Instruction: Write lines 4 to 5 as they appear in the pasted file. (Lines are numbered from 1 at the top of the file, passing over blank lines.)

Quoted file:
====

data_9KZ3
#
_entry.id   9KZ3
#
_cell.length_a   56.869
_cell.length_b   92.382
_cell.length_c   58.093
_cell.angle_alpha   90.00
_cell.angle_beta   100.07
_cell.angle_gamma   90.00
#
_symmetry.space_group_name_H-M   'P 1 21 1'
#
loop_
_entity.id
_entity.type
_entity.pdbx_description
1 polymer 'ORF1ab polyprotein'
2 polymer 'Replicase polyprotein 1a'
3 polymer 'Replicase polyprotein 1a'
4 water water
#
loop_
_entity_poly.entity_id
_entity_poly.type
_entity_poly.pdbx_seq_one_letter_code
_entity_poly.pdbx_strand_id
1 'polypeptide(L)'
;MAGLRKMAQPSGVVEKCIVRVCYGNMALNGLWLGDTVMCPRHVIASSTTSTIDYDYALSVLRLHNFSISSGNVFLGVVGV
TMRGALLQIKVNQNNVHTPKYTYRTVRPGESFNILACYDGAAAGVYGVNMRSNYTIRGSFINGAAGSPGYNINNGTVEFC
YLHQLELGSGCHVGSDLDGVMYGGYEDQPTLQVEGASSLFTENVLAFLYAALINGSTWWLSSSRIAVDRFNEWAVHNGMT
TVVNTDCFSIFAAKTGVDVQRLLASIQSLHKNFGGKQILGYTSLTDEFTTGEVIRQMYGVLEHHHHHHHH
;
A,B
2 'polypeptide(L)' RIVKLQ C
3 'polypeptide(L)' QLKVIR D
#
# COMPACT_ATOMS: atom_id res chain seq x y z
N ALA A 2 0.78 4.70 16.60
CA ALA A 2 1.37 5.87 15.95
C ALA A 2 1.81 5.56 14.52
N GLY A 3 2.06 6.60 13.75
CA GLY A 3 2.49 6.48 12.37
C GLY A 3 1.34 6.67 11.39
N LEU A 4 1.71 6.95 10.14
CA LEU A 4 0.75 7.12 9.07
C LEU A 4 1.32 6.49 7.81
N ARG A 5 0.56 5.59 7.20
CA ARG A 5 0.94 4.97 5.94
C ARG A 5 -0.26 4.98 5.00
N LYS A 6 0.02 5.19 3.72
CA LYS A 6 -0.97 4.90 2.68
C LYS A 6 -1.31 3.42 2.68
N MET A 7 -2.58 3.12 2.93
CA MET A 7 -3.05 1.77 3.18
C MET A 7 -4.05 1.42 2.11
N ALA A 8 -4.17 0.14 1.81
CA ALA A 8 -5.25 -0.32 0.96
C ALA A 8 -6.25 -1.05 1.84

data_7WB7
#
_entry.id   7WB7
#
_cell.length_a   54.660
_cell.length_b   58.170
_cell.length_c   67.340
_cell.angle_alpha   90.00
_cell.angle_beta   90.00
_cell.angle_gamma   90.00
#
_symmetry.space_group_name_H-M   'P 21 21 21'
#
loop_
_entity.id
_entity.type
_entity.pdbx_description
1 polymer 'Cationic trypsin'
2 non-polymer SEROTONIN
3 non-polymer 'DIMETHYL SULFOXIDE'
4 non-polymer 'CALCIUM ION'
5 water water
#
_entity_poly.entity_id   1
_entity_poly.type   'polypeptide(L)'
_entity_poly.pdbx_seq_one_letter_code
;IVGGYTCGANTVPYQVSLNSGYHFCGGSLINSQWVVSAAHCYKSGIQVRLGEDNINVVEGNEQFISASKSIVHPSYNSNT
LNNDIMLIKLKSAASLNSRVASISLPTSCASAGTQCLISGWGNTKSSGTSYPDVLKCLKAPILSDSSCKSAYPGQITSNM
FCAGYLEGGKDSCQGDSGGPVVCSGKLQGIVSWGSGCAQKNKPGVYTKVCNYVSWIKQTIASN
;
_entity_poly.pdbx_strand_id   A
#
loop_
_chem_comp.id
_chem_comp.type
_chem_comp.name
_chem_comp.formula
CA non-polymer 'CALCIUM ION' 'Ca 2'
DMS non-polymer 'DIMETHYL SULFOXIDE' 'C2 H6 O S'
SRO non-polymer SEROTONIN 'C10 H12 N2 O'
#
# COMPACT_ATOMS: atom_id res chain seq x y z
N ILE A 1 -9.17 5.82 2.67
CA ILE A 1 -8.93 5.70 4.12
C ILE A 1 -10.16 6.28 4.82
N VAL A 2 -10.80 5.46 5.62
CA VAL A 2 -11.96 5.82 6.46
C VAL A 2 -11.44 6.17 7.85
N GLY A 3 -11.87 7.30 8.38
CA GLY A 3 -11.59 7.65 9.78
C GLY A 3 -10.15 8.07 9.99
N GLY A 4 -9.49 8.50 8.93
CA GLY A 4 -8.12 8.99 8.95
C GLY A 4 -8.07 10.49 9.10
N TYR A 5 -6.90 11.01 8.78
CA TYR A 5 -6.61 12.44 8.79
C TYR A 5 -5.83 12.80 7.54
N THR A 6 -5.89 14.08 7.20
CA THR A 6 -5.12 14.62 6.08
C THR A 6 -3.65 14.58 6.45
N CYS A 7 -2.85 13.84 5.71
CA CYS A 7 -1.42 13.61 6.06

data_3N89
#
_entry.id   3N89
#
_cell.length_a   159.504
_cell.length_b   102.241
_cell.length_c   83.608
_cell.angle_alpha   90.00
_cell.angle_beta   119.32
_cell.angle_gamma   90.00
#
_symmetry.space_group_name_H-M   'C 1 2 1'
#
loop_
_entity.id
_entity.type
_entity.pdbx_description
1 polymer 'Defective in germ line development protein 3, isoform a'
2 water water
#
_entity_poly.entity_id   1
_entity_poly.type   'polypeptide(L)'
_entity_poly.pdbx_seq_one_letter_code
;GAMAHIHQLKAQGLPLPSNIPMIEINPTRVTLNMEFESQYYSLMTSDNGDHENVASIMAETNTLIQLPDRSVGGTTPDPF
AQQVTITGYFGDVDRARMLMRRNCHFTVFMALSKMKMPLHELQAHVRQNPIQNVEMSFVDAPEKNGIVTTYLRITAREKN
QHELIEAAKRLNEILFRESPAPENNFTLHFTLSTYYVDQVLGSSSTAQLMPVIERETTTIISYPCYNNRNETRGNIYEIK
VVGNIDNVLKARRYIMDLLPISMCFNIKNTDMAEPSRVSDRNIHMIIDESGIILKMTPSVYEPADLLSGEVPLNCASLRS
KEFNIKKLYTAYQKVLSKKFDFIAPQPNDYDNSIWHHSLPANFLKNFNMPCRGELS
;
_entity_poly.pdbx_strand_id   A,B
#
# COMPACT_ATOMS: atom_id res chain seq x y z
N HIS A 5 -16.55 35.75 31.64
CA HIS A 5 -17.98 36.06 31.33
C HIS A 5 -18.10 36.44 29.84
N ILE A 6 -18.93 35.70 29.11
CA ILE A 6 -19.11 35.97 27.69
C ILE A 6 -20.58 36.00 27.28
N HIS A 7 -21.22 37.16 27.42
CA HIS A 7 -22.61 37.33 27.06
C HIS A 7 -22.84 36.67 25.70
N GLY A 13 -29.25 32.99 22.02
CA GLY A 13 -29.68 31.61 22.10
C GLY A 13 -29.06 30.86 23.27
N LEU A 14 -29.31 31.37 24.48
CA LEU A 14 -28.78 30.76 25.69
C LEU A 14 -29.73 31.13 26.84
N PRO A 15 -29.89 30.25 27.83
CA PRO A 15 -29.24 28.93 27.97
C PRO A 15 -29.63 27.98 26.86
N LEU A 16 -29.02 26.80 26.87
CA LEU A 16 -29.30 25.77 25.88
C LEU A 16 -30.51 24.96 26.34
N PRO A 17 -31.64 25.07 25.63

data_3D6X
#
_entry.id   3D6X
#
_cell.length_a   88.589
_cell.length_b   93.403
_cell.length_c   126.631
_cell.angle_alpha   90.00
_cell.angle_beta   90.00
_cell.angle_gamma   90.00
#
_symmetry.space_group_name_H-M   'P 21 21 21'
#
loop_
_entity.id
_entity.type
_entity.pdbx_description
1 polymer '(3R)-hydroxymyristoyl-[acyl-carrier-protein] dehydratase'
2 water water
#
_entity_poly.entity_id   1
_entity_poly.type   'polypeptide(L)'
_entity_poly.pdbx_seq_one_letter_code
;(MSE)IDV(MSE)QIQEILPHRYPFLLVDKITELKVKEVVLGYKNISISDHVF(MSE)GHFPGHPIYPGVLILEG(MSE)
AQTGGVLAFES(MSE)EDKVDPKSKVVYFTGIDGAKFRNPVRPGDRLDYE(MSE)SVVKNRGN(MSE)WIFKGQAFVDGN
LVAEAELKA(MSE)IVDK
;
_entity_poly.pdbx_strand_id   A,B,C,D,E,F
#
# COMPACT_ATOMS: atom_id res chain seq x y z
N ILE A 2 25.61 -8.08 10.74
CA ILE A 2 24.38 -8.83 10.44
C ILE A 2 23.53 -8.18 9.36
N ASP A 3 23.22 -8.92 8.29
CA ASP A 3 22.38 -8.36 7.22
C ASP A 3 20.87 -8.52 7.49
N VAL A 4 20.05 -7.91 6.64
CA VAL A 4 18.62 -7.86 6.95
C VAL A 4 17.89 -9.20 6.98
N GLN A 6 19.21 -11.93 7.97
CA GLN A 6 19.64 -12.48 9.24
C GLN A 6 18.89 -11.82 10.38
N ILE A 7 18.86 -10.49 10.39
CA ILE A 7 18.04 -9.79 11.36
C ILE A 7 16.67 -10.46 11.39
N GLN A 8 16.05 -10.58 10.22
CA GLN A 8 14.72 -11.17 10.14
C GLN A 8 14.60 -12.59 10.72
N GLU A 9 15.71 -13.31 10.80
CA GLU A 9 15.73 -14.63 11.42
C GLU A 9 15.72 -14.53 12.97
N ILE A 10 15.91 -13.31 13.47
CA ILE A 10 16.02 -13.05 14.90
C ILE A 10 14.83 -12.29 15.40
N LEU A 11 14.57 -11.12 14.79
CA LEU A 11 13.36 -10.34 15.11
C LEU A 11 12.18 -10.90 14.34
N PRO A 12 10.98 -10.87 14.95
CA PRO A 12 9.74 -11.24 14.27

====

#
_cell.length_a   56.869